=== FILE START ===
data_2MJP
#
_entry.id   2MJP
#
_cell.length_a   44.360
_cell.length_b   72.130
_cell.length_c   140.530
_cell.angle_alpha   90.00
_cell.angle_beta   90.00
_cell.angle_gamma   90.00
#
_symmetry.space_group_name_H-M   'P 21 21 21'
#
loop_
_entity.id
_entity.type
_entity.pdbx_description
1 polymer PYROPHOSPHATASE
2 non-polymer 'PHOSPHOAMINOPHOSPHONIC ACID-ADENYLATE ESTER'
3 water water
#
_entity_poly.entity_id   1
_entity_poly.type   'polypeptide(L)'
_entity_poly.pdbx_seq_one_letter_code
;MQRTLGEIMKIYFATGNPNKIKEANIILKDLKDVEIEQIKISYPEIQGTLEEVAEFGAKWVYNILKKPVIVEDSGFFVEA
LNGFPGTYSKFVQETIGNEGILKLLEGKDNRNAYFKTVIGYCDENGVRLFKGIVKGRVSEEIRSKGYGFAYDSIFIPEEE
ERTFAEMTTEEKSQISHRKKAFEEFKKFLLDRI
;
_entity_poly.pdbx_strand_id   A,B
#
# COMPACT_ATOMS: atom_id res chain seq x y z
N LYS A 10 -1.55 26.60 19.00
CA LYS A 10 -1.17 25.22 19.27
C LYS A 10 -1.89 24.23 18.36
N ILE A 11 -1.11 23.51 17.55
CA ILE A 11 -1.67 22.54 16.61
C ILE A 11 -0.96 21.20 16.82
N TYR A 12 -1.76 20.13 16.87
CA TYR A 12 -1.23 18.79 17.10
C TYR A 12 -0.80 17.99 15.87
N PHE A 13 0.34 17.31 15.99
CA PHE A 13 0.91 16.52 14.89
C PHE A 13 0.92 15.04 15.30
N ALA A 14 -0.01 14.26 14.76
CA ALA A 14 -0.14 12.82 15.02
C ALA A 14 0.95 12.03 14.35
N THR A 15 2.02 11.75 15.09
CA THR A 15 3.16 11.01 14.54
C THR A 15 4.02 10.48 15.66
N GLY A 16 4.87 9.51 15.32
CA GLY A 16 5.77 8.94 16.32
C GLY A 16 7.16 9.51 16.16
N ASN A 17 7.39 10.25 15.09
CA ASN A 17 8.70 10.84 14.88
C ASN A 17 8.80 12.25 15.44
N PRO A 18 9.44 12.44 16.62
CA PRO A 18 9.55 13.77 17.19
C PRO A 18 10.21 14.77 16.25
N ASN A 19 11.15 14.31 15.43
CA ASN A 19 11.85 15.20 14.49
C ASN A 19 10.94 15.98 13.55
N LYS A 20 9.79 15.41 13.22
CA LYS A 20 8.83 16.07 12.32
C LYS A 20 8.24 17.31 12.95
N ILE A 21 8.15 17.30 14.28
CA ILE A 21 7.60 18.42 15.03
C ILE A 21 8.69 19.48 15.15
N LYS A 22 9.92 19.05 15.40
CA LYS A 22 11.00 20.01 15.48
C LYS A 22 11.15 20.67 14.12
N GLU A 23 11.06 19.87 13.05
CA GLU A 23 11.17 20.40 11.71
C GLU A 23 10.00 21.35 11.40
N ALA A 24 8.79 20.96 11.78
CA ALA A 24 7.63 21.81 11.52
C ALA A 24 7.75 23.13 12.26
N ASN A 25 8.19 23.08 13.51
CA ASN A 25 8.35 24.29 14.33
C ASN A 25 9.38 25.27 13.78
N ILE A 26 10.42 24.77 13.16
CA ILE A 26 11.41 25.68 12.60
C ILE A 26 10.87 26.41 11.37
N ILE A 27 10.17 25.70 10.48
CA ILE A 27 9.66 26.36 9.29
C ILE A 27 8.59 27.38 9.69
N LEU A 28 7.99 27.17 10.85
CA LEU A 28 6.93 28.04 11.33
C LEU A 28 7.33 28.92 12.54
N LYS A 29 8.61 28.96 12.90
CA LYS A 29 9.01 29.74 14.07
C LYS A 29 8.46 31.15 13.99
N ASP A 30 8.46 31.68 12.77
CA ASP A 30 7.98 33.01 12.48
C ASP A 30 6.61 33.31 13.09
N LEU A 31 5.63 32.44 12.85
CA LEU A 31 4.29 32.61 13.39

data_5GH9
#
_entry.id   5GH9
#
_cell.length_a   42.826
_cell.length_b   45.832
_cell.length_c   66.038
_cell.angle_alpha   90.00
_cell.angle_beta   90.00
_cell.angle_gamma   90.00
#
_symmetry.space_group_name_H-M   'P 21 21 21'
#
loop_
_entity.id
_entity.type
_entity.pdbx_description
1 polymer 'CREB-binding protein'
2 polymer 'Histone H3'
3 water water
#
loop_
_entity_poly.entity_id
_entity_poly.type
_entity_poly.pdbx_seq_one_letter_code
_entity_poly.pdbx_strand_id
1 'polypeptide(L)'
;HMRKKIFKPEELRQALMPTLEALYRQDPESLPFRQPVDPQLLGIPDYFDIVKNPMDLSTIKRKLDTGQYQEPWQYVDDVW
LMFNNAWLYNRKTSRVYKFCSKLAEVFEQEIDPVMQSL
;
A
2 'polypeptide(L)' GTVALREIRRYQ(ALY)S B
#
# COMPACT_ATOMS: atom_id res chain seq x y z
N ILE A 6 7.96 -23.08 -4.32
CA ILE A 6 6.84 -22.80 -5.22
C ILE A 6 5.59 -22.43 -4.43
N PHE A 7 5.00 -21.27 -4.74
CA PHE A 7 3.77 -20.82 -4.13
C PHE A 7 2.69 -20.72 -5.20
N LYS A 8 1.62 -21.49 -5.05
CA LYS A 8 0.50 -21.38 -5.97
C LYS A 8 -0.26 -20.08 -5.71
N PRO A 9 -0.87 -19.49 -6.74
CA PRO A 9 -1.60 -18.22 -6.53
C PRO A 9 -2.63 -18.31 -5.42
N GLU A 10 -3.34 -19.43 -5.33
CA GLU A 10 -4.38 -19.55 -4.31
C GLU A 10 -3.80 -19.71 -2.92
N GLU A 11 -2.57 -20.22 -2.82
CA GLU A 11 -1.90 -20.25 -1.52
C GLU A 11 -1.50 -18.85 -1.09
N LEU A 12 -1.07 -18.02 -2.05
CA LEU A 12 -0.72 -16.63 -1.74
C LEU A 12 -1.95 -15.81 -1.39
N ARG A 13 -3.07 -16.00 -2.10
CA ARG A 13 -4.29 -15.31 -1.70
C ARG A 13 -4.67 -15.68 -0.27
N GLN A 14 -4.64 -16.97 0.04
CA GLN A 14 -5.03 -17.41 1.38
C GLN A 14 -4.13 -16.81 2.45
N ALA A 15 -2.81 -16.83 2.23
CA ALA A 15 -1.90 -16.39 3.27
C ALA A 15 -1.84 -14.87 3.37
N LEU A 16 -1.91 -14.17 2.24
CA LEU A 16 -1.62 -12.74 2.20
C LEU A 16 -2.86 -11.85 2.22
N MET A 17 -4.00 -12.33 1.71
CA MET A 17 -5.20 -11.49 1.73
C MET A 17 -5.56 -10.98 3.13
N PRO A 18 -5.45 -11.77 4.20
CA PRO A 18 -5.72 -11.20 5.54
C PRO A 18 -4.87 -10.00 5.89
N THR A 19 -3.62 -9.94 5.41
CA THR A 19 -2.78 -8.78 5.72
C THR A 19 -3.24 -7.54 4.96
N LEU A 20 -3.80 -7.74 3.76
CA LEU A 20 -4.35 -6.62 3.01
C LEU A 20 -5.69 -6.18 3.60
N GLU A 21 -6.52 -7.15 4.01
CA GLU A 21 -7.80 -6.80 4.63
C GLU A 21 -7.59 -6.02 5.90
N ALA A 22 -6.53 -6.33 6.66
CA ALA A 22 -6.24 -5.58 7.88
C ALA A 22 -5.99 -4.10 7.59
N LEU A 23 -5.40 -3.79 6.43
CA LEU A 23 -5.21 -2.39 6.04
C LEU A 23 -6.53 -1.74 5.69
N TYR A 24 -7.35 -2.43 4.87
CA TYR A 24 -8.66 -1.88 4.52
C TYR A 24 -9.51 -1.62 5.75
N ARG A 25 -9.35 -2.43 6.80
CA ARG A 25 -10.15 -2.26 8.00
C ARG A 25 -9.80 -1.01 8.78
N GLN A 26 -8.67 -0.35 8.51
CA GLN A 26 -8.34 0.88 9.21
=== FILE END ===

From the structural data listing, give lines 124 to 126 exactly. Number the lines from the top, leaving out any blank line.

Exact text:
;HMRKKIFKPEELRQALMPTLEALYRQDPESLPFRQPVDPQLLGIPDYFDIVKNPMDLSTIKRKLDTGQYQEPWQYVDDVW
LMFNNAWLYNRKTSRVYKFCSKLAEVFEQEIDPVMQSL
;